Acadia University equity officer Meg Townsend has tendered her resignation, in large part over the university’s handling of the Rick Mehta affair.
Although she outlines several complaints in her May 17 resignation letter — which somehow made its way into my hands — the straw that broke the camel’s back appears to have come this winter when she was directed by an unidentified member of the administration on the precise wording she was to use when complaints came in regarding the controversial psychology professor.
“My being ordered to do this was contrary to the (University’s Harassment and Discrimination) Policy,” she writes.
“It was at this point that I decided that I would have to leave as Equity Officer. If am unable to act in the position in a way that is ethical, legal and moral... then it is not a good fit.”
In her seventh year as Acadia’s equity officer — she was hired during president Ray Ivany’s reign — the position has only ever been a one-day-a-week sorta thing. She estimates that she’s worked hundreds of hours of free overtime during her tenure there.
But she was shocked when, after receiving the first complaint againt Dr. Mehta from aboriginal student Harrison Paul in January, it wasn’t long before she was informed by her immediate supervisor, university CFO Chris Callbeck, that she was in a conflict of interest and wouldn’t be able to deal with anything pertaining to Rick Mehta.
Apparently the problem was that, up until she went on sick leave from her studies last fall (she suffers from lupus), she was a graduate student in psychology. And Rick Mehta teaches psychology. But, she’s never had Mehta as a professor, and he doesn’t teach in the grad program anyway.
Oh, and Mehta himself doesn’t seem to be concerned about an alleged conflict, since he continued to send her materials via email long after she was officially taken off the case.
Harrison, incidentally, had complained that, as an indigenous person at Acadia, “I do not feel that people of the same cultural background are safe being taught by one of his classes.”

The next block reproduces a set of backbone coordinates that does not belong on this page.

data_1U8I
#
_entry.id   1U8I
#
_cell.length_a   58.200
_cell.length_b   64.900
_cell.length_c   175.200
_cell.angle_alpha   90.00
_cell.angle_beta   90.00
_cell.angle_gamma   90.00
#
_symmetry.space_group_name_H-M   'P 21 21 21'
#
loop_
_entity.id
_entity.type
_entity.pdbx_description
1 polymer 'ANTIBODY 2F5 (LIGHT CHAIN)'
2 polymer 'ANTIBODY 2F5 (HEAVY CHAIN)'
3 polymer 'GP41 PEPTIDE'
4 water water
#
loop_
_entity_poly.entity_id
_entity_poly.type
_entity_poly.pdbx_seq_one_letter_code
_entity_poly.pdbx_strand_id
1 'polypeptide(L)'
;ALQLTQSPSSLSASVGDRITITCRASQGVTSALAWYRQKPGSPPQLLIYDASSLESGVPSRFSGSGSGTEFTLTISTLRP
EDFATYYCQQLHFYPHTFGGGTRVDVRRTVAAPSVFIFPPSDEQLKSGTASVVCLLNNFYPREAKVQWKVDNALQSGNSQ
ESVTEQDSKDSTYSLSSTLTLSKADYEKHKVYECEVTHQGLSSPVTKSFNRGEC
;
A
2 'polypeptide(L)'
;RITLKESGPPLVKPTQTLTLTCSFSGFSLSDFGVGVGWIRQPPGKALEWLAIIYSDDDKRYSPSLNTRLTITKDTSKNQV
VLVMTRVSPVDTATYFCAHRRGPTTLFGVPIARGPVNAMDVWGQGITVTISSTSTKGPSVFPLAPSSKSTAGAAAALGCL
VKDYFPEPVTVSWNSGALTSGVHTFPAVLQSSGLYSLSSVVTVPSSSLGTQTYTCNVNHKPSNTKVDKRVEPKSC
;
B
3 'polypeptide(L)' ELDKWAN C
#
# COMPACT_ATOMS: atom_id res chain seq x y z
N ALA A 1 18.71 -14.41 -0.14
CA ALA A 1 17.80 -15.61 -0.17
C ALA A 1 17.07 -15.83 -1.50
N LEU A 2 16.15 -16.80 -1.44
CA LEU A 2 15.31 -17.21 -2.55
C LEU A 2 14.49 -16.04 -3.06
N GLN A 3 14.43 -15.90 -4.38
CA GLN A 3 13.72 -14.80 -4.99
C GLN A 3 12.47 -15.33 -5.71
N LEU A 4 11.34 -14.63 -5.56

For those not accustomed to this usage of the word safe, allow me to explain. He doesn’t mean people are at risk of being hurt or killed in Mehta’s classes. He’s talking about safety in the new sense, wherein one can feel unsafe in any mildly unpleasant situation at all. Like if you asked the waitress to cut the crusts off your sandwich, but yet, your sandwich is delivered with the crusts still intact. That can make someone feel unsafe these days.
Harrison’s complaint came just a few days after Mehta tweeted favourably about Senator Lynn Beyak’s stance on residential schools. Harrison also advised that he once overheard Mehta telling someone that “There is no need to recognize that we are on indigenous land.”
Even before Meg was conflicted out of the Mehta Affair, she found herself constantly left out of the loop.
When that first complaint came in, the president arranged a meeting with him without consulting her. When she found out about it, she said she had a family obligation that morning at 9 a.m., but she would come to the meeting as soon as she could. President Peter Scurvy Ricketts told her not to worry about it, he’d be fine. But he’d follow up with her after the meeting. He never did.
“As the concerns raised fell under the bailiwick of the Equity Office, as Equity Officer for Acadia,” she figured she should damn well be kept in the loop. A few days later, when the media came knocking, nobody asked for her opinion about what to say, either.
So Acadia comms dude Scott Roberts was all, “It would not be appropriate to open up a debate on Dr. Mehta’s comments.”
“Can you imagine if I wrote that as a response to concerns persons have raised to the Equity Office about Mehta(?),” she wonders.
The wife of St. Mary’s criminology professor/ former NDP candidate for the riding of Kings South Steve Schneider, Meg herself is a former RCMP officer who specialized in sexual assault investigations.
Which is why she was stunned that her beancounter boss wouldn’t authorize overtime for her to help craft the university’s new sexual assault policy. If she wanted to work on it, she would have to do the work for free.
“Incidentally,” she writes, “One of the two persons left creating the policy is a faculty member from NSCC, whose institution gives her the time to come help with Acadia’s policy. Isn’t it ironic (and embarrassing) that another institution is paying their employee while she comes here and helps create our policy while Acadia won’t pay me, the person at Acadia who is the most qualified and experienced subject matter expert on campus?”